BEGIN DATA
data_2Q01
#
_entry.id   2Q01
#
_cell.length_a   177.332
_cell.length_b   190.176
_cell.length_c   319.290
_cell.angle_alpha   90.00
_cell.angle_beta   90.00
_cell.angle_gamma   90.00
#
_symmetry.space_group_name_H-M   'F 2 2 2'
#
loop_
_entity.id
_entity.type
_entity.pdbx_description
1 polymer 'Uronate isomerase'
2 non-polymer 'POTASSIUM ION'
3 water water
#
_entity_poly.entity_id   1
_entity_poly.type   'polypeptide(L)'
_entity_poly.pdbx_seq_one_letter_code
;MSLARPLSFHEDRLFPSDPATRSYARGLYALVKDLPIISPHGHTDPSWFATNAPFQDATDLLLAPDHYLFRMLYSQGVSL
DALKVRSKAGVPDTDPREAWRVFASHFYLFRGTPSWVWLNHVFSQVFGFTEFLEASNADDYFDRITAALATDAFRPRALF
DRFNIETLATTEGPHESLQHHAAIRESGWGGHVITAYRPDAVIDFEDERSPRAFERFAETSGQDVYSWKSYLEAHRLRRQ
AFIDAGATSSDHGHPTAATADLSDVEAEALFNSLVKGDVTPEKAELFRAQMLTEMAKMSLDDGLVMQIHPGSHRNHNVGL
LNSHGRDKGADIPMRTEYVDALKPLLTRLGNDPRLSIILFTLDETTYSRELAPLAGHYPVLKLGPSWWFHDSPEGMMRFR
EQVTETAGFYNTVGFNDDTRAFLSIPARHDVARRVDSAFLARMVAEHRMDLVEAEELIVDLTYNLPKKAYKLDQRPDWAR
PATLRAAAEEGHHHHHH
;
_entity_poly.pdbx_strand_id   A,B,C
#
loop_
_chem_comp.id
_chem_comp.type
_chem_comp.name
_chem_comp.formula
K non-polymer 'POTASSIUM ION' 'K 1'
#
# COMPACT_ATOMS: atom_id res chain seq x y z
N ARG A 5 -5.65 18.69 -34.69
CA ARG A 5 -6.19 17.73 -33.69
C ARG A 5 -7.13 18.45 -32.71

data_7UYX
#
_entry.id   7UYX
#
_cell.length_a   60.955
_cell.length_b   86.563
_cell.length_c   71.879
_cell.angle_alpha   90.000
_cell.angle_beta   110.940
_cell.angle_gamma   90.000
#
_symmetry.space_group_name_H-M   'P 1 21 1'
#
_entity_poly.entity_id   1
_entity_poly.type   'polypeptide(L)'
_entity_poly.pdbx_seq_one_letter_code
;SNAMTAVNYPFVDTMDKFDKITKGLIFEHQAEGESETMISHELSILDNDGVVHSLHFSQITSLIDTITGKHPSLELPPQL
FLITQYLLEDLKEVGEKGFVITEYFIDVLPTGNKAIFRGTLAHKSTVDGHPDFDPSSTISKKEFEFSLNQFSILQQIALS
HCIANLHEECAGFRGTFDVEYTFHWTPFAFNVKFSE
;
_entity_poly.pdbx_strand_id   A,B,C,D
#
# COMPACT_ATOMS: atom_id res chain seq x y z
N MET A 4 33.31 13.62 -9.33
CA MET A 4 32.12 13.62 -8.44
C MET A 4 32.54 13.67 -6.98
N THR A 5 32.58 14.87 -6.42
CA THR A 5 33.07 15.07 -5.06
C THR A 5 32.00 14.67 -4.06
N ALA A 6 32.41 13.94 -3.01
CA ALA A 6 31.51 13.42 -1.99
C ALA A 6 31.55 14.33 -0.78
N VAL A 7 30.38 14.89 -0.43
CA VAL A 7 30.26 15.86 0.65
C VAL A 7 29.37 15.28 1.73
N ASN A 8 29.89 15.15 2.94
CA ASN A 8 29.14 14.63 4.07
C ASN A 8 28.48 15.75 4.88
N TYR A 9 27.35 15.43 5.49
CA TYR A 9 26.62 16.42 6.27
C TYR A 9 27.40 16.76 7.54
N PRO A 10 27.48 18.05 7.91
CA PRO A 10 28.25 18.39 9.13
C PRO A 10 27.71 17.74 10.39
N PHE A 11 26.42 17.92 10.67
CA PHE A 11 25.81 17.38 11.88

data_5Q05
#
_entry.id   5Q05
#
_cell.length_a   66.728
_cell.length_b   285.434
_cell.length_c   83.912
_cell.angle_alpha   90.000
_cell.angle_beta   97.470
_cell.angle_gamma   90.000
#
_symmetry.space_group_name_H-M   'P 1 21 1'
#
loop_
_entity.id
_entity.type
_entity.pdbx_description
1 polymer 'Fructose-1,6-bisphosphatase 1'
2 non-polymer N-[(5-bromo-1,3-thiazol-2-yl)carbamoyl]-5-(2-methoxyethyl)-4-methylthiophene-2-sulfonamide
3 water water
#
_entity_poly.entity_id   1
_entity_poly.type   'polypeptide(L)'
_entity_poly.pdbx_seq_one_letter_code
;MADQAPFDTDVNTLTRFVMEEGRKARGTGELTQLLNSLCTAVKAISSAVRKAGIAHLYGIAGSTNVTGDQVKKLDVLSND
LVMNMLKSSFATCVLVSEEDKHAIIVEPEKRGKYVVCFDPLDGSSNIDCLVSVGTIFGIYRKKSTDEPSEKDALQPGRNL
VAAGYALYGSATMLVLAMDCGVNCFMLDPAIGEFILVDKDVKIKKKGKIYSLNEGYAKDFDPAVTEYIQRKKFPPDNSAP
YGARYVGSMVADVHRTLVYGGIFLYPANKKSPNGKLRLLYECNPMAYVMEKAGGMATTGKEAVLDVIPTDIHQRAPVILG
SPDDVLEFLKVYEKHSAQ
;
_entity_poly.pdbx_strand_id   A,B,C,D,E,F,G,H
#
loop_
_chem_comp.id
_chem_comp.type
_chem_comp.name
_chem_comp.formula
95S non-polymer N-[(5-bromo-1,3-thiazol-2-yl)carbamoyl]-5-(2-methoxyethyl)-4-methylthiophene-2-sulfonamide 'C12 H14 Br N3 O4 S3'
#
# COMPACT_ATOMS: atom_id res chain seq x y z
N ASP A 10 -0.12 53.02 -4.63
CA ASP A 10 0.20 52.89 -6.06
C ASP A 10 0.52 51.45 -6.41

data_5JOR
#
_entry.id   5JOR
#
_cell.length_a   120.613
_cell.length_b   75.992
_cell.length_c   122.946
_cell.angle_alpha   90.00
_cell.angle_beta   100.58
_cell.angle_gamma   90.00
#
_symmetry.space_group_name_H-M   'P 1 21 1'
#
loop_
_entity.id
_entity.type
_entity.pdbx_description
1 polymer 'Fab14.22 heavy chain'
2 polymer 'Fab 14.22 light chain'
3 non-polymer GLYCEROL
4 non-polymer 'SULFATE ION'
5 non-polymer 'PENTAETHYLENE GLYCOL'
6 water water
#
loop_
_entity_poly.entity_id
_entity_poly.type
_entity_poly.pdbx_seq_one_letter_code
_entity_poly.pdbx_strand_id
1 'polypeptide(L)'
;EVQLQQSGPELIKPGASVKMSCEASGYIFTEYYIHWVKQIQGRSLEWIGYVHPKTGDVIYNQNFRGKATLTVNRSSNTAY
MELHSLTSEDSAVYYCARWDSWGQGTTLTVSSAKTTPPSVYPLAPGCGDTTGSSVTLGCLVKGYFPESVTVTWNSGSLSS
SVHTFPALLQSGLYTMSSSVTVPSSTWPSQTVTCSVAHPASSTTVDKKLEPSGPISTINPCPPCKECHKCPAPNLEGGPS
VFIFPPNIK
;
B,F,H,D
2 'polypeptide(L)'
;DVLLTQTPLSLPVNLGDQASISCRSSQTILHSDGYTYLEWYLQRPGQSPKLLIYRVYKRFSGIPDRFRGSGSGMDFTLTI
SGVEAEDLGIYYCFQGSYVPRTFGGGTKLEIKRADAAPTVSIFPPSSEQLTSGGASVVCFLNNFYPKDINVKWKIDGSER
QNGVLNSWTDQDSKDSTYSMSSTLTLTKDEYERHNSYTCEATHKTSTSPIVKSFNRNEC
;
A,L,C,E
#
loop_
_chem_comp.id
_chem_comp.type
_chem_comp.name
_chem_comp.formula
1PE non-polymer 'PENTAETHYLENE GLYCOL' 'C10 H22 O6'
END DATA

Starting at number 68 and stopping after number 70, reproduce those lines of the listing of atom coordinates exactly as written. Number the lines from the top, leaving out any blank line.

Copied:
# COMPACT_ATOMS: atom_id res chain seq x y z
N MET A 4 33.31 13.62 -9.33
CA MET A 4 32.12 13.62 -8.44